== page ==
After a median of 3.2 years of therapy in the trial, there were 163 cases of invasive breast cancer in women assigned to tamoxifen and 168 in those assigned to raloxifene (incidence, 4.30 per 1000 vs 4.41 per 1000; RR = 1.02; 95% CI = 0.82 to 1.28). The cumulative incidence through 72 months for the two treatment groups was 25.1 and 24.8 per 1000 for the tamoxifen and raloxifene groups, respectively (P = .83). When the treatment groups were compared by baseline categories of age, history of LCIS, history of atypical hyperplasia, Gail model 5-year predicted risk of breast cancer, and the number of relatives with a history of breast cancer, the pattern of no differential effect by treatment assignment remained consistent. There were no differences between the treatment groups with regard to distributions by tumor size, nodal status, or ER level.

Noninvasive Breast Cancer or Atypia Present at Random Assignment in the NSABP STAR Trial

Pathology slides were neither collected nor reviewed for any of the subjects, but all reports of in situ cancers were reviewed by the authors (VGV and/or DLW) for both consistency of classification and nomenclature. Prior history of atypical hyperplasia or LCIS, along with the surgical management of women with incident in situ events, are shown in Table 3 as reported in the original publication of the trial in 2006 (10). Table 3 subdivides the two treatment groups by prior diagnosis of LCIS or atypical hyperplasia (either lobular or ductal) at the time of randomization in the trial. It also reports diagnoses of in situ events (LCIS, DCIS, DCIS with comedo necrosis, high-grade DCIS, or mixed LCIS/DCIS) that occurred while participants were in active follow-up in the trial. Finally, the table also shows the treatment that each patient received for their in situ diagnosis during the trial.

Table 3

Summary of in situ breast cancers in the National Surgical Adjuvant Breast and Bowel Project Study of Tamoxifen and Raloxifene (P-2) at 47 months median follow-up*

Variable Tamoxifen, No. (%) Raloxifene, No. (%) Total, No. (%) 
Prior LCIS    
    No 28 (49.1) 49 (61.3) 77 (56.2) 
    Yes 29 (50.9) 31 (38.7) 60 (43.8) 
Prior AH    
    No 35 (61.4) 51 (63.8) 86 (62.8) 
    Yes 22 (38.6) 29 (36.2) 51 (37.2) 
Diagnosis    
    DCIS 27 (47.4) 35 (43.8) 62 (45.3) 
    LCIS 22 (38.6) 29 (36.2) 51 (37.2) 
    DCIS with comedo necrosis 3 (5.3) 6 (7.5) 9 (6.6) 
    High-grade DCIS 2 (3.5) 3 (3.8) 5 (3.6) 
    Mixed 3 (5.3) 7 (8.8) 10 (7.3) 
Treatment    
    Unknown 11 (19.3) 9 (11.2) 20 (14.6) 
    Lumpectomy 32 (56.14) 42 (52.5) 74 (54.0) 
    Mastectomy 8 (14.0) 15 (18.8) 23 (16.8) 
    Excisional biopsy 2 (3.5) 2 (2.5) 4 (2.9) 
    Bilateral mastectomy 4 (7.0) 12 (15.0) 16 (11.7) 
Total number of cases 57 80  
  Risk ratio 95% confidence interval 
Annual rate per 1000 woman-years 1.51 2.11 (1.40) 0.98 to 2.00 
Variable Tamoxifen, No. (%) Raloxifene, No. (%) Total, No. (%)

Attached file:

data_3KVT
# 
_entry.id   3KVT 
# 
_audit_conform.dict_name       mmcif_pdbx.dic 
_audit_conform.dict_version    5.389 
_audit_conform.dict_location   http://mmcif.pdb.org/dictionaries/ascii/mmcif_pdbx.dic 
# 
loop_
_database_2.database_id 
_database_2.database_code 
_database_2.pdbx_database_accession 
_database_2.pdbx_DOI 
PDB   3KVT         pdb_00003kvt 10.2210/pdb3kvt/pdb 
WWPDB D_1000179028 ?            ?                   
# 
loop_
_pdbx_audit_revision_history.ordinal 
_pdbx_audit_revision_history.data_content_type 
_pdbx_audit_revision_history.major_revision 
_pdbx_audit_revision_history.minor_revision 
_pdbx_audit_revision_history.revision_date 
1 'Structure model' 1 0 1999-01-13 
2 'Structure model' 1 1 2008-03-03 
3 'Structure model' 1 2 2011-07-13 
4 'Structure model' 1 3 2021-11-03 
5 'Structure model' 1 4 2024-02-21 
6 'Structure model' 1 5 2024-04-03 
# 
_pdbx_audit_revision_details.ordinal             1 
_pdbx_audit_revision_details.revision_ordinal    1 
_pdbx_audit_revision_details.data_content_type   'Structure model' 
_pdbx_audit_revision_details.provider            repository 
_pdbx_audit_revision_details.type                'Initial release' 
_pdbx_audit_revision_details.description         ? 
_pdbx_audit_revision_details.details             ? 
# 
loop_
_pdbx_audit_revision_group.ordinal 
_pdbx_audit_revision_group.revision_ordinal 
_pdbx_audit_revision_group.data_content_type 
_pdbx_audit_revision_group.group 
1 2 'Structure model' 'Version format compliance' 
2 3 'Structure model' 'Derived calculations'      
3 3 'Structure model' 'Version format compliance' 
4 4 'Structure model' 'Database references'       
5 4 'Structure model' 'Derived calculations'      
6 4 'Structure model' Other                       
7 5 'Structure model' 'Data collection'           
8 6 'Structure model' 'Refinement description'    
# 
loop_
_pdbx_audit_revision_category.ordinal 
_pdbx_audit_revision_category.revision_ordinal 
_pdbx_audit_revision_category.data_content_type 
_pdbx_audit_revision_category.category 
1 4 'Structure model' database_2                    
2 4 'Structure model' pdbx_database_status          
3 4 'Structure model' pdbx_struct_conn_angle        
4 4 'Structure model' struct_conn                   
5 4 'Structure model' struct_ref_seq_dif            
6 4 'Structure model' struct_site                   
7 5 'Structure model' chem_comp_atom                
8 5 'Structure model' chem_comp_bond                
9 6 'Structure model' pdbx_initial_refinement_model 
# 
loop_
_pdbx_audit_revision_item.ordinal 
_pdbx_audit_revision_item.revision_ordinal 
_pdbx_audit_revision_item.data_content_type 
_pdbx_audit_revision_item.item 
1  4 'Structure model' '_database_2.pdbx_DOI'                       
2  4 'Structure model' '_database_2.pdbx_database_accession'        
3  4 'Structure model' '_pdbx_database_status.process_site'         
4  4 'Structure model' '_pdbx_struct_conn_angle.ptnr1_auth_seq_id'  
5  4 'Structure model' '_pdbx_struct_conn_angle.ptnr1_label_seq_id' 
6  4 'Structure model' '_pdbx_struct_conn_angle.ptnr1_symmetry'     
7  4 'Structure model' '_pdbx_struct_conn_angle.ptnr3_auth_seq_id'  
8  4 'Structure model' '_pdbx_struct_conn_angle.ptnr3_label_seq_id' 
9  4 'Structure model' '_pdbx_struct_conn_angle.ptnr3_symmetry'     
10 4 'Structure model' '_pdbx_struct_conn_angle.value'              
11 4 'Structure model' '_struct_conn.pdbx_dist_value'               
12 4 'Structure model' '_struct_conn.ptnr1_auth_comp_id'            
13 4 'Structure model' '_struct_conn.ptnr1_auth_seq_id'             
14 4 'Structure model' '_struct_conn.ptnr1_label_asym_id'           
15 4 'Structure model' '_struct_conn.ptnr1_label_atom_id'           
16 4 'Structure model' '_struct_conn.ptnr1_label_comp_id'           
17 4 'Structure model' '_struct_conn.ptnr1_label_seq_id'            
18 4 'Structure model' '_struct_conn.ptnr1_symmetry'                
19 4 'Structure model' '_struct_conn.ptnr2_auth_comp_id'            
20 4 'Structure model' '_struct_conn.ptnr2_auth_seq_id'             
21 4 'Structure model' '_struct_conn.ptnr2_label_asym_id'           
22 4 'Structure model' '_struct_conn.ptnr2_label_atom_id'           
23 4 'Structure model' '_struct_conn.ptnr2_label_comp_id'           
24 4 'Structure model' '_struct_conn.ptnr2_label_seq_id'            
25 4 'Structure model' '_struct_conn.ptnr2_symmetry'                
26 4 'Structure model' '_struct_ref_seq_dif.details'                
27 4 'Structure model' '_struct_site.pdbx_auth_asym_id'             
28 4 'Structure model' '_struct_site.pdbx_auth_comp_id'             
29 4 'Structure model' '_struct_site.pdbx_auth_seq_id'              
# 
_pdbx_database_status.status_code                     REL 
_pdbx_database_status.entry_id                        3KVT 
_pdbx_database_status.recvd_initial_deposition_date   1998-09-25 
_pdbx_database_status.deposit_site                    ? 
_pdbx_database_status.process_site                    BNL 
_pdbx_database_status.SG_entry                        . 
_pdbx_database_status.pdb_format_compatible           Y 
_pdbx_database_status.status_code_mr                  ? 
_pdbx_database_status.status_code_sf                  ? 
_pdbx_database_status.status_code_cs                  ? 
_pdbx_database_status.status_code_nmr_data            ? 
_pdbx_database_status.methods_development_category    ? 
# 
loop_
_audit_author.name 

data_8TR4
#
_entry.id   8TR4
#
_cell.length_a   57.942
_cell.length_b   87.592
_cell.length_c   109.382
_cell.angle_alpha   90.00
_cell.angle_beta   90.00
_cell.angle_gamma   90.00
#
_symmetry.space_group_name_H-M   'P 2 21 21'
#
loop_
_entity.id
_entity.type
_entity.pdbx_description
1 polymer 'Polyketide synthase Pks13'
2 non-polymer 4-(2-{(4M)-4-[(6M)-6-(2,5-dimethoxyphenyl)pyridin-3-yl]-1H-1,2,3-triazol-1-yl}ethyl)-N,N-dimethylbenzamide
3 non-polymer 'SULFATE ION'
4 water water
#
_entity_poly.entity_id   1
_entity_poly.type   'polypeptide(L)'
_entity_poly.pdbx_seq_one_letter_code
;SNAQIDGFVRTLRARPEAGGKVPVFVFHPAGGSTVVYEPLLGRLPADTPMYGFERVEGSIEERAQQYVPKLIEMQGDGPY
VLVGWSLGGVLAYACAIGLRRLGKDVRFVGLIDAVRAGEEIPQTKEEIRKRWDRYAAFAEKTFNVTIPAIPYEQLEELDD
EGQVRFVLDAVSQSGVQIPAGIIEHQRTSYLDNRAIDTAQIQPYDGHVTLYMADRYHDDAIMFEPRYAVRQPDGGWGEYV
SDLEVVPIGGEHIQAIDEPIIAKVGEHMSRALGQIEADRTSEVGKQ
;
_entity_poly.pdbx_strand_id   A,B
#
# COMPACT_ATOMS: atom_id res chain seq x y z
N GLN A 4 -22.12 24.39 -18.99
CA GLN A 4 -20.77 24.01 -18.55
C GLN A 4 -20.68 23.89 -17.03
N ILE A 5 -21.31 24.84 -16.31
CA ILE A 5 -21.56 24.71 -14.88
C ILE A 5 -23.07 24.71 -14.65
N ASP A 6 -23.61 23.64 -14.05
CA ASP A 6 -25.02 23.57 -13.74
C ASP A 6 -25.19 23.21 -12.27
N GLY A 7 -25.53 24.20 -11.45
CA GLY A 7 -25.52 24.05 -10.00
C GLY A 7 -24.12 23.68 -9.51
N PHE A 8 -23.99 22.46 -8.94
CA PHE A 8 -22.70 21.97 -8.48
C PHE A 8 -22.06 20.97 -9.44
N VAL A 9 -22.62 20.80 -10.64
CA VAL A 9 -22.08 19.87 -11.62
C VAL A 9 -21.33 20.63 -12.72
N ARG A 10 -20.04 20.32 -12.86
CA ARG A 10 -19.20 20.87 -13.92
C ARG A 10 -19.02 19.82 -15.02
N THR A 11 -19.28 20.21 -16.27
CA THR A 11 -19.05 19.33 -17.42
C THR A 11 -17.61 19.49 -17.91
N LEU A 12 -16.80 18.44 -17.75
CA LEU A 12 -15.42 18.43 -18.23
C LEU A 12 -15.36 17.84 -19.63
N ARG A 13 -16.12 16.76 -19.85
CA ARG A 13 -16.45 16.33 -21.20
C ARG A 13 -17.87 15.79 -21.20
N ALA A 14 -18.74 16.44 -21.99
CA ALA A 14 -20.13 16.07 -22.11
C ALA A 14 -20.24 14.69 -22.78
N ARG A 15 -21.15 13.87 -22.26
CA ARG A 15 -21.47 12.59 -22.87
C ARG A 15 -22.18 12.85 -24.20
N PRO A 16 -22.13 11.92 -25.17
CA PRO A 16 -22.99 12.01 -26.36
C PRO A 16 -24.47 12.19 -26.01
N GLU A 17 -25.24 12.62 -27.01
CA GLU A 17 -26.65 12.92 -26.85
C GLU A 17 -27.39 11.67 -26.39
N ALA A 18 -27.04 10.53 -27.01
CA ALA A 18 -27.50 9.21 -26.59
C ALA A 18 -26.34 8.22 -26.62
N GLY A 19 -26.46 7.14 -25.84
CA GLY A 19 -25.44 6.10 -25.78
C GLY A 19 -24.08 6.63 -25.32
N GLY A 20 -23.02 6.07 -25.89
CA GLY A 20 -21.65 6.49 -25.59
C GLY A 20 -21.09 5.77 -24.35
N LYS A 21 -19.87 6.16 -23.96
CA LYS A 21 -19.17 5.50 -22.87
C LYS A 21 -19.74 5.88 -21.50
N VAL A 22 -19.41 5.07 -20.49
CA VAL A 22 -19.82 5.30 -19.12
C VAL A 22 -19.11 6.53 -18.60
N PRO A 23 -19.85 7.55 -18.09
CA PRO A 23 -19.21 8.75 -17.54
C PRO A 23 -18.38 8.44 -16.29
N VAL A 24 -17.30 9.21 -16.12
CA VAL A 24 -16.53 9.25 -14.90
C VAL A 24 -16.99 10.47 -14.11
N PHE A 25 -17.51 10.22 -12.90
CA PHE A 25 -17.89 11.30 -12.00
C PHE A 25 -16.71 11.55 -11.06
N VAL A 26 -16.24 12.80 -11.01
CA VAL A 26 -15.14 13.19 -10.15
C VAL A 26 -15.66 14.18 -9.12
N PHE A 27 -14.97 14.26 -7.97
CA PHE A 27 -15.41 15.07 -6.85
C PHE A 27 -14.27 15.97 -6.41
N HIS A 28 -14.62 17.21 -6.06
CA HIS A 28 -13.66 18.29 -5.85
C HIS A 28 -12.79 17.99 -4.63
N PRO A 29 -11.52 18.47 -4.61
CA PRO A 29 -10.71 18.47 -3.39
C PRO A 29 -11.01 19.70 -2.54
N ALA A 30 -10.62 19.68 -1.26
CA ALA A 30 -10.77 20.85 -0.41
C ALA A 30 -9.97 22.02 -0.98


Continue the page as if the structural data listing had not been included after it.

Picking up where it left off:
Prior LCIS    
    No 28 (49.1) 49 (61.3) 77 (56.2) 
    Yes 29 (50.9) 31 (38.7) 60 (43.8) 
Prior AH    
    No 35 (61.4) 51 (63.8) 86 (62.8) 
    Yes 22 (38.6) 29 (36.2) 51 (37.2) 
Diagnosis    
    DCIS 27 (47.4) 35 (43.8) 62 (45.3) 
    LCIS 22 (38.6) 29 (36.2) 51 (37.2) 
    DCIS with comedo necrosis 3 (5.3) 6 (7.5) 9 (6.6) 
    High-grade DCIS 2 (3.5) 3 (3.8) 5 (3.6) 
    Mixed 3 (5.3) 7 (8.8) 10 (7.3) 
Treatment    
    Unknown 11 (19.3) 9 (11.2) 20 (14.6) 
    Lumpectomy 32 (56.14) 42 (52.5) 74 (54.0) 
    Mastectomy 8 (14.0) 15 (18.8) 23 (16.8) 
    Excisional biopsy 2 (3.5) 2 (2.5) 4 (2.9) 
    Bilateral mastectomy 4 (7.0) 12 (15.0) 16 (11.7) 
Total number of cases 57 80  
  Risk ratio 95% confidence interval 
Annual rate per 1000 woman-years 1.51 2.11 (1.40) 0.98 to 2.00 
*

AH = atypical hyperplasia; DCIS = ductal carcinoma in situ; LCIS = lobular carcinoma in situ.

There were fewer noninvasive breast cancers in the tamoxifen group than in the raloxifene group, although this difference did not reach statistical significance. In the initial report, there were 57 incident cases of noninvasive breast cancer among the women who took tamoxifen and 80 among the women who took raloxifene. We recognized that a diagnosis of either DCIS or LCIS after enrollment in the trial could represent re-diagnosis of prevalent, rather than incident, in situ disease. When we eliminated those women with either LCIS at baseline or with either LCIS or DCIS diagnosed within the first year of the trial, however, the excess number of cases persisted in the raloxifene group when compared with the tamoxifen group.

The rate for noninvasive breast cancer was 1.51 per 1000 women assigned to tamoxifen and 2.11 per 1000 women assigned to raloxifene (RR = 1.40; 95% CI = 0.98 to 2.00). The cumulative incidence through 6 years was 8.1 per 1000 in the tamoxifen group and 11.6 in the raloxifene group (P = .052). About 36% of the cases were diagnosed with LCIS and 54% with DClS, with the balance being mixed types. The pattern of fewer cases among the tamoxifen group was evident for both LCIS and DClS.

A nearly equal number of women in both groups had both LCIS and DCIS reported on surgical biopsy specimens. For incident DCIS lesions, women taking raloxifene had nearly a 50% greater rate of these in situ events compared with women taking tamoxifen (RR = 1.46, 95% CI = 0.90 to 2.41) at the time of the original report. Similarly, the rate of incident LCIS events after enrollment was greater in the women taking raloxifene than in those taking tamoxifen (RR = 1.37, 95% CI = 0.76 to 2.54). Neither of these differences was statistically significantly different, however.